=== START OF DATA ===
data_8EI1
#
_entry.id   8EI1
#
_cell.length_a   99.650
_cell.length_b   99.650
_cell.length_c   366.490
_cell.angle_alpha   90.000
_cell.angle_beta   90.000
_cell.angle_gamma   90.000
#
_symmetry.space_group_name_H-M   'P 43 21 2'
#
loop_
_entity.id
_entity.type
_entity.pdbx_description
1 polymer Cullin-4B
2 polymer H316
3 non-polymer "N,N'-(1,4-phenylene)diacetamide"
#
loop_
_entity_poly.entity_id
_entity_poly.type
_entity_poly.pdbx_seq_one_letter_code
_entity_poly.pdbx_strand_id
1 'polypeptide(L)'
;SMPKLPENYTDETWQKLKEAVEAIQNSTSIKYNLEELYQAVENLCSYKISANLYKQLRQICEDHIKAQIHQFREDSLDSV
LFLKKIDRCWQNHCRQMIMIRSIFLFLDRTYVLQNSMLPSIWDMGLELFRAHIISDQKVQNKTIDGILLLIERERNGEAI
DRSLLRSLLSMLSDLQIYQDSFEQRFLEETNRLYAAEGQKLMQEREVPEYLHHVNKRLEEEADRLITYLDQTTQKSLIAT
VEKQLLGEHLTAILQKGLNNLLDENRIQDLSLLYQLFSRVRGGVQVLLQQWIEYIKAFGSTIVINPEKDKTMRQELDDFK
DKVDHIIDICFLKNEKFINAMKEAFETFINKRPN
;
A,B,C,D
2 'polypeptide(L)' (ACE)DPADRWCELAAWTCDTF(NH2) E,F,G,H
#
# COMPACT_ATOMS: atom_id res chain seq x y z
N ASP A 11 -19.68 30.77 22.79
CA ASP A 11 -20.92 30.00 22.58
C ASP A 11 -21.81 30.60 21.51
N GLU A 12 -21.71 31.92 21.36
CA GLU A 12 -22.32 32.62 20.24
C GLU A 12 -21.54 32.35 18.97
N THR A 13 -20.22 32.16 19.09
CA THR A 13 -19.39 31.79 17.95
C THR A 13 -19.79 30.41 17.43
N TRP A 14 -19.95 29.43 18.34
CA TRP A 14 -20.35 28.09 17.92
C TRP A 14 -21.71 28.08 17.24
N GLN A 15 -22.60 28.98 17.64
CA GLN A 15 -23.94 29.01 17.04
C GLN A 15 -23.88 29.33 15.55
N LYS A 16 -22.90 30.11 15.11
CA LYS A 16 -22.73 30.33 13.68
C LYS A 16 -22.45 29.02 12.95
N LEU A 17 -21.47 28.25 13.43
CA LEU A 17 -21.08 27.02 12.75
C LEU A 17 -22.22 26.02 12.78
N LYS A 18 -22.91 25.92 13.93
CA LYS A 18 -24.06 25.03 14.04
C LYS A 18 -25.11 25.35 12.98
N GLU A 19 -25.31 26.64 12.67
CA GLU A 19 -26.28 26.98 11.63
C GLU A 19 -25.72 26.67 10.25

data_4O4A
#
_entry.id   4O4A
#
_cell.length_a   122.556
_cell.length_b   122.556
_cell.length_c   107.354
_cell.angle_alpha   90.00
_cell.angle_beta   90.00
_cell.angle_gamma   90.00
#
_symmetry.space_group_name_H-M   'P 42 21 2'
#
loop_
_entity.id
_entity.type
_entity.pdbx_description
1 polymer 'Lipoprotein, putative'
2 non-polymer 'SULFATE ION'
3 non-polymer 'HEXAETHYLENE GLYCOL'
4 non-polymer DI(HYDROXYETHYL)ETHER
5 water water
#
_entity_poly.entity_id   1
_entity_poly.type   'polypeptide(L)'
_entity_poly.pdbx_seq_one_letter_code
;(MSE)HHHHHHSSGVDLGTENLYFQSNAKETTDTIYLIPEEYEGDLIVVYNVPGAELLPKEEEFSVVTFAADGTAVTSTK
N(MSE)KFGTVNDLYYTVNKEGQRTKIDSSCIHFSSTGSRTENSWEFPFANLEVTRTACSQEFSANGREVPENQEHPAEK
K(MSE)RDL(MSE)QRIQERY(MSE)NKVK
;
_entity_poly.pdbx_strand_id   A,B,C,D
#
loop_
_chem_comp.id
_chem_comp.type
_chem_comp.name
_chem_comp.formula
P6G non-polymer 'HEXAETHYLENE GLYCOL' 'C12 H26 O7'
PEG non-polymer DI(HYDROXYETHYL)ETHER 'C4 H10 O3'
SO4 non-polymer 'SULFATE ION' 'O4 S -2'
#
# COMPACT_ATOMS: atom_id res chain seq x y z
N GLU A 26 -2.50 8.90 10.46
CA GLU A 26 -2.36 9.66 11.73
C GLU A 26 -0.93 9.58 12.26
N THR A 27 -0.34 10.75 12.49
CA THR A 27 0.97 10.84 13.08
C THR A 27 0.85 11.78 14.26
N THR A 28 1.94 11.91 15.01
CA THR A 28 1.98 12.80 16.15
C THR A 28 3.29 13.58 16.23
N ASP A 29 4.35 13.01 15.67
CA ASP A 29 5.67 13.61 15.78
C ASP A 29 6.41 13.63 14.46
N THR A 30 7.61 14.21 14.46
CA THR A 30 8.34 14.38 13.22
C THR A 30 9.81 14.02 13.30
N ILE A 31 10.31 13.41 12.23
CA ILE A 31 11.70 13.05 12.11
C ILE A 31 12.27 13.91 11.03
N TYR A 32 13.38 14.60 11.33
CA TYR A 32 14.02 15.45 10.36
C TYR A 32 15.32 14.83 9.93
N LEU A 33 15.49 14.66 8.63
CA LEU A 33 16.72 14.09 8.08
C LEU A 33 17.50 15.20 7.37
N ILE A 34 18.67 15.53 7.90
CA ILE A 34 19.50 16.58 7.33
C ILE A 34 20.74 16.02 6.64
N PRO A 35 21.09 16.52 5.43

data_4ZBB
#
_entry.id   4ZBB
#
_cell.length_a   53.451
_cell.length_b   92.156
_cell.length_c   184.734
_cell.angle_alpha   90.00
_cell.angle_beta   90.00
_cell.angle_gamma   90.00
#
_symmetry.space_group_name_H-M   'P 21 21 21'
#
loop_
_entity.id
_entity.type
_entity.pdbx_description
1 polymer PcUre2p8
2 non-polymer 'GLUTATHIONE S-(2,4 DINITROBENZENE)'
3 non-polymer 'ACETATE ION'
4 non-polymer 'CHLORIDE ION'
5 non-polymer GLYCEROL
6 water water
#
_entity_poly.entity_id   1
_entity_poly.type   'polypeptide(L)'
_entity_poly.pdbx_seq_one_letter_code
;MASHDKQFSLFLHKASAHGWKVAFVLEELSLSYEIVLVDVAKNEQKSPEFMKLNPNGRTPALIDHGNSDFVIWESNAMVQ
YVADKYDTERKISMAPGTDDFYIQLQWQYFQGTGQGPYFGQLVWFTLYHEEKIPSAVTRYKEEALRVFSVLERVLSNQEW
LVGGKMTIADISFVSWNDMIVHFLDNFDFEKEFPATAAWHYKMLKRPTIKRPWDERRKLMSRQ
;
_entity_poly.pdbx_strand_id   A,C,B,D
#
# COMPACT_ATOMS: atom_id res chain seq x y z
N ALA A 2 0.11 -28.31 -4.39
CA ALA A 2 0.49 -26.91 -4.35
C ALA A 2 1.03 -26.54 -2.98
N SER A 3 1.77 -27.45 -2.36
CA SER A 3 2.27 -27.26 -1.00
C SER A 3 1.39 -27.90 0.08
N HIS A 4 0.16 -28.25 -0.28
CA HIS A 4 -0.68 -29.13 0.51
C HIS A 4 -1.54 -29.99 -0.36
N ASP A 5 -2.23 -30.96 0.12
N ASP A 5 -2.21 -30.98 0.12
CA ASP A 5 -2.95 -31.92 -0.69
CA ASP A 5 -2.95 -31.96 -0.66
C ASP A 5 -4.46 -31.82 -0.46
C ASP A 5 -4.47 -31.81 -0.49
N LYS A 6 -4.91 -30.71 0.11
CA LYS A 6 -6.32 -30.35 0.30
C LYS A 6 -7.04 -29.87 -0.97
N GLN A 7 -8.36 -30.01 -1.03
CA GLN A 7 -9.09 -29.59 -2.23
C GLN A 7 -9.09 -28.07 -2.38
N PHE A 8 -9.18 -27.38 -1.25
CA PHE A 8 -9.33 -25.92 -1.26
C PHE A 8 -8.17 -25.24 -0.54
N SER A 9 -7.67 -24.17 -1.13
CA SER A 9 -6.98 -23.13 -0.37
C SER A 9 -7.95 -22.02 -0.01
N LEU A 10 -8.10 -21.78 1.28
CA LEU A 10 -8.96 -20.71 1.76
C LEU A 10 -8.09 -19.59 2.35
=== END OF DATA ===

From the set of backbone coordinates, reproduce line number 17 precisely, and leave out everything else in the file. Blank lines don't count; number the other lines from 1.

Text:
_entity.pdbx_description